Business & Arts NL board co-chair, founder of the St. John’s International Women’s Film Festival, vice-chair of the Newfoundland & Labrador Film Development Corporation, founder of the MUN Cinema Series, board chair of the Winterset in Summer Literary Festival – Noreen Golfman’s passion for the arts (and film) shines through.
Considering her involvement with the arts community, and as someone who comes from the world of academia (Golfman is professor emeritus with the Department of English at Memorial University, where she was previously also provost and vice-president (academic)), Golfman may not immediately come to mind when you think of the word “businessperson.” But through her work championing the local creative community, she has also “created opportunities for artists, while also strengthening the relationship between artists and the economic well-being of the broader community,” writes Atlantic Business Magazine in their latest issue. “The festivals and arts organizations she’s led have brought business to hotels and restaurants while granting artists access to larger audiences.”
It’s little wonder, then, that the magazine has included her in their list of “Atlantic Canada’s 25 Most Powerful Women in Business in 2023.”
We chatted with our co-chair about this honour, her enthusiasm for the arts (particularly film), and why building a strong arts community is worth the effort.
Business & Arts NL: Congratulations on being recognized as one of Atlantic Business Magazine’s “25 Most Powerful Women in Business.” How did you feel when you discovered you were included, and what does this recognition mean to you?
Noreen Golfman: I was quite surprised. I am not a business woman in any conventional definition of the term. I have been a career academic. But then I considered the magazine was acknowledging my not-for-profit activities through the years, and most recently my experience as co-chair of Business & Arts NL, and so I surrendered to their broader nuancing of the award. It means a lot because so much of the volunteer work people do in arts communities is both invisible and undervalued.
Business & Arts NL: One of your many contributions to the cultural sector include your role as founding director of the St. John’s International Women’s Film Festival, the second-longest running women’s film festival in the world, celebrating 34 years this year. What are you most proud of regarding your work with the SJIWFF?
NG: There’s a lot I am proud of but what comes to mind is slowly building a foundational staff of superb women who could run the country if given the chance. Giving them and so many filmmakers a chance to make and showcase their work in a vibrant, community-based event was a big humbling pleasure. Related to all this is the opportunity to work with a team of board volunteers, women whom I had taught in film courses or came to know through sharing opinions about films and curating programs—that’s an opportunity I seized with gusto. Many of those women have become dear forever friends. It’s always about the quality of human relations, isn’t it, getting stuff done.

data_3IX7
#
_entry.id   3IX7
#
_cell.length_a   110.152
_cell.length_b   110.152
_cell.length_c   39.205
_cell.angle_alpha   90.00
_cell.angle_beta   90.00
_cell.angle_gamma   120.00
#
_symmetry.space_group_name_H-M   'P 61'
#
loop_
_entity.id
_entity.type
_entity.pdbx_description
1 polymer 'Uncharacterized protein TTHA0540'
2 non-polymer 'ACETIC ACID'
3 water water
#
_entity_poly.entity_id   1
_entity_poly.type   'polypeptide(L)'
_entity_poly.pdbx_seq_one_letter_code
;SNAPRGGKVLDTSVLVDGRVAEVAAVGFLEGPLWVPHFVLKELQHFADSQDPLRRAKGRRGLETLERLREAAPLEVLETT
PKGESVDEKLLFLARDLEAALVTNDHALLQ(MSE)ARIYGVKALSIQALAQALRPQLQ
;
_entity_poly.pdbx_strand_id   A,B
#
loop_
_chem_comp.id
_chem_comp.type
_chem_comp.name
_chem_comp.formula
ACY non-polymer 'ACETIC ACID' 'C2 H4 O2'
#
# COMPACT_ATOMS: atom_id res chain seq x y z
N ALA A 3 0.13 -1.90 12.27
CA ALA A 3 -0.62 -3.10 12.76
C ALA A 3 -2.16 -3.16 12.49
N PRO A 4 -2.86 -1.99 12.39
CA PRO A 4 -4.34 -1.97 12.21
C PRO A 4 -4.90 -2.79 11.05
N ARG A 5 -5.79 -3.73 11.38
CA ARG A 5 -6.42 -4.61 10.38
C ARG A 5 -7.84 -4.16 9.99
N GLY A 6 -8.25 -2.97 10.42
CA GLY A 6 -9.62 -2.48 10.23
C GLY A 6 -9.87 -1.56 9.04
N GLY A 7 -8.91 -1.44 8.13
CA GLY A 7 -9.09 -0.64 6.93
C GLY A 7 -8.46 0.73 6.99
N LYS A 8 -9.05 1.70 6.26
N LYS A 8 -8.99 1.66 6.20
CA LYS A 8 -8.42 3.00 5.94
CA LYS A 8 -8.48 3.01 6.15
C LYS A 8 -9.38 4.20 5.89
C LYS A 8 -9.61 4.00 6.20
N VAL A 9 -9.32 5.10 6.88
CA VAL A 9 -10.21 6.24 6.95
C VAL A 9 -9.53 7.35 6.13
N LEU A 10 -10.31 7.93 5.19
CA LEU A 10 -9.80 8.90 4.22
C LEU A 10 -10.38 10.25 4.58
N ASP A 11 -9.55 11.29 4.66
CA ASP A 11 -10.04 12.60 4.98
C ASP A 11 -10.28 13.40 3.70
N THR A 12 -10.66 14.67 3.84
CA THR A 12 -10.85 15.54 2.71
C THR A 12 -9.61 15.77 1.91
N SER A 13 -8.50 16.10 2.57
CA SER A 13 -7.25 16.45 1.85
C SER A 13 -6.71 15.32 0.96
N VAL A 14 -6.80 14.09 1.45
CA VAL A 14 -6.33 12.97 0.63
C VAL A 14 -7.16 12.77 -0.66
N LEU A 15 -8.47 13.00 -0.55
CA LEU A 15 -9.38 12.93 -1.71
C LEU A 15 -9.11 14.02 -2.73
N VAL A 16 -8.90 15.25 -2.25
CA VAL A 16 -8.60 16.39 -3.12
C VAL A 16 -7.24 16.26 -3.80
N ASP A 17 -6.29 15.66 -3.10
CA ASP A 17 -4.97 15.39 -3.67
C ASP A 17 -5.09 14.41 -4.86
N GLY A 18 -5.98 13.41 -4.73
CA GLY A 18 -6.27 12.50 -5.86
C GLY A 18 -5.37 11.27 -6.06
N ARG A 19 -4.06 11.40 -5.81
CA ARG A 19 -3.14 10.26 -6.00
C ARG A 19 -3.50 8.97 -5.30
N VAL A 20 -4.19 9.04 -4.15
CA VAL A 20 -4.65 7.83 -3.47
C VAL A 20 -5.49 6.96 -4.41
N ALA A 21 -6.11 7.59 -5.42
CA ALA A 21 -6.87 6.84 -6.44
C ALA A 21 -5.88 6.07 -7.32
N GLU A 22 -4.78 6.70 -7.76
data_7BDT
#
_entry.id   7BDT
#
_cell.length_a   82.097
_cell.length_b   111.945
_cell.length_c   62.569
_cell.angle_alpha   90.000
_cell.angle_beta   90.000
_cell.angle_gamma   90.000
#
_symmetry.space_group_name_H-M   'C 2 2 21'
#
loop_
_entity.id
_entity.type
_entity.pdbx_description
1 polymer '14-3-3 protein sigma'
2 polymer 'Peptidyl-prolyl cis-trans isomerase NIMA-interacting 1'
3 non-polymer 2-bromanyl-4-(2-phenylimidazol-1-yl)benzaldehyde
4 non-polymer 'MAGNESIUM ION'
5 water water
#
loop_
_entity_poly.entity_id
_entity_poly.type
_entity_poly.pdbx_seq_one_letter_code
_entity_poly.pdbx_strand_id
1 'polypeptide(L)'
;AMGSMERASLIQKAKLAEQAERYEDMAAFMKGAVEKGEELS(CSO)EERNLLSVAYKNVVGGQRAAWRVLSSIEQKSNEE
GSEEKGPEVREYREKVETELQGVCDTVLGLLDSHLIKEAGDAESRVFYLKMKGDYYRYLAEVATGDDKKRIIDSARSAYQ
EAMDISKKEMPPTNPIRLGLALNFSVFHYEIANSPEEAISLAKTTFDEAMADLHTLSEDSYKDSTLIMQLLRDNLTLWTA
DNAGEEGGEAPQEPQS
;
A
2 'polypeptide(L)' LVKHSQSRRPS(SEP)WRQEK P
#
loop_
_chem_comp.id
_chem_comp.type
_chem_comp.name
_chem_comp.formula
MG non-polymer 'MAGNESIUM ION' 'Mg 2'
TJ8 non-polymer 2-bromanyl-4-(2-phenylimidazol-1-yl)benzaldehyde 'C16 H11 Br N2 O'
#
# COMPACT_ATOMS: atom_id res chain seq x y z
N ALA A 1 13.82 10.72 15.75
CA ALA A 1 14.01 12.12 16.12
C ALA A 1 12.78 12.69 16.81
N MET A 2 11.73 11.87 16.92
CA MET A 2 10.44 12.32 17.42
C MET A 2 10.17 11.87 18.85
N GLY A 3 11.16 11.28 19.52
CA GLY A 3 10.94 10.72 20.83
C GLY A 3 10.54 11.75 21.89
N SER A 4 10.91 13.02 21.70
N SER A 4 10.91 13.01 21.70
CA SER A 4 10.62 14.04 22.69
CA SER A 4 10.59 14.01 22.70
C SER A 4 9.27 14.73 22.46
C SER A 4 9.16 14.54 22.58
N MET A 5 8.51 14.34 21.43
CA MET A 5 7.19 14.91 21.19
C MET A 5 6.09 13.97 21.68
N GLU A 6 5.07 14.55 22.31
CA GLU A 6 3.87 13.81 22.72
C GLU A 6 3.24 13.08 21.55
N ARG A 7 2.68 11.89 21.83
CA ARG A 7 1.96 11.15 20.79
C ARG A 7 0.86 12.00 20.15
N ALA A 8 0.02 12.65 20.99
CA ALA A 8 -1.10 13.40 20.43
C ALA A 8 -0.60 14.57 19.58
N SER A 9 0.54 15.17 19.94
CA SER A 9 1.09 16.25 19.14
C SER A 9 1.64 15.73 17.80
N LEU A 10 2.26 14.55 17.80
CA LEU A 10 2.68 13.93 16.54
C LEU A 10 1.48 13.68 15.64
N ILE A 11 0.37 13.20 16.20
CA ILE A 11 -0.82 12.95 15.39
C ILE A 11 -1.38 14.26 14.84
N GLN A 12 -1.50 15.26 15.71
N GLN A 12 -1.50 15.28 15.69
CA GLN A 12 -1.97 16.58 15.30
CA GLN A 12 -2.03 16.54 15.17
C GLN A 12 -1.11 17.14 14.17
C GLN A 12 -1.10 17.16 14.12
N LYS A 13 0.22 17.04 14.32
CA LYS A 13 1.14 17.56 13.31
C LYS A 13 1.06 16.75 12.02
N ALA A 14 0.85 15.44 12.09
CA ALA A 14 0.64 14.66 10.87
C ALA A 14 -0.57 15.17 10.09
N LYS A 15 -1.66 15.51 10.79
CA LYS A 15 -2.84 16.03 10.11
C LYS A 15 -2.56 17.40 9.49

Business & Arts NL: Your passion for film is obvious, having also started the MUN Cinema Series. Is there a film, local or otherwise, that you’ve seen as part of this series, or the SJIWFF, that has stuck in your mind months/years later, that you’d recommend everyone to see?
NG: There are too many to mention. Curating a festival or MUN Cinema is profoundly satisfying because I get to screen some of the finest films—national and international—to have been made. If I scan the programs of MUN Cinema over the last thirty years or so I can scarcely identify one or two I didn’t like. And I have been able to bring features made by Iranian filmmakers in the last few years—all astonishing accomplishments when you think of the environments they are working in.
Business & Arts NL: As someone who has invested so much time and energy into building a strong and vibrant arts community here in the province, why do you believe this work is important, not only for the economy and business community, but society overall?
NG: We are so lucky to inhabit a place, a province, where art of all kinds flourishes, and where you can’t go very far downtown in St John’s without bumping into a writer or musician you’d like to have dinner with. We are all better for it. Study after study has shown the deep impact that the arts have on our social and economic well-being, even if underappreciated or at times taken for granted. Tourists come here for the landscape, sure, but also for what they know to be a throbbing cultural scene. We can always do better to show off our creativity—and reward our artists more generously.
Business & Arts NL: What’s one of the best pieces of advice you’ve ever received, and what advice would you give to those who want to help bolster the arts in NL?
NG: My father, who was a very funny guy, always reminded me to keep a sense of humour. That turned out to be an important bit of advice. For those who want to bolster the arts in NL my advice is to do it—don’t just pay lip service. Our artists and arts organizations are pathetically undervalued.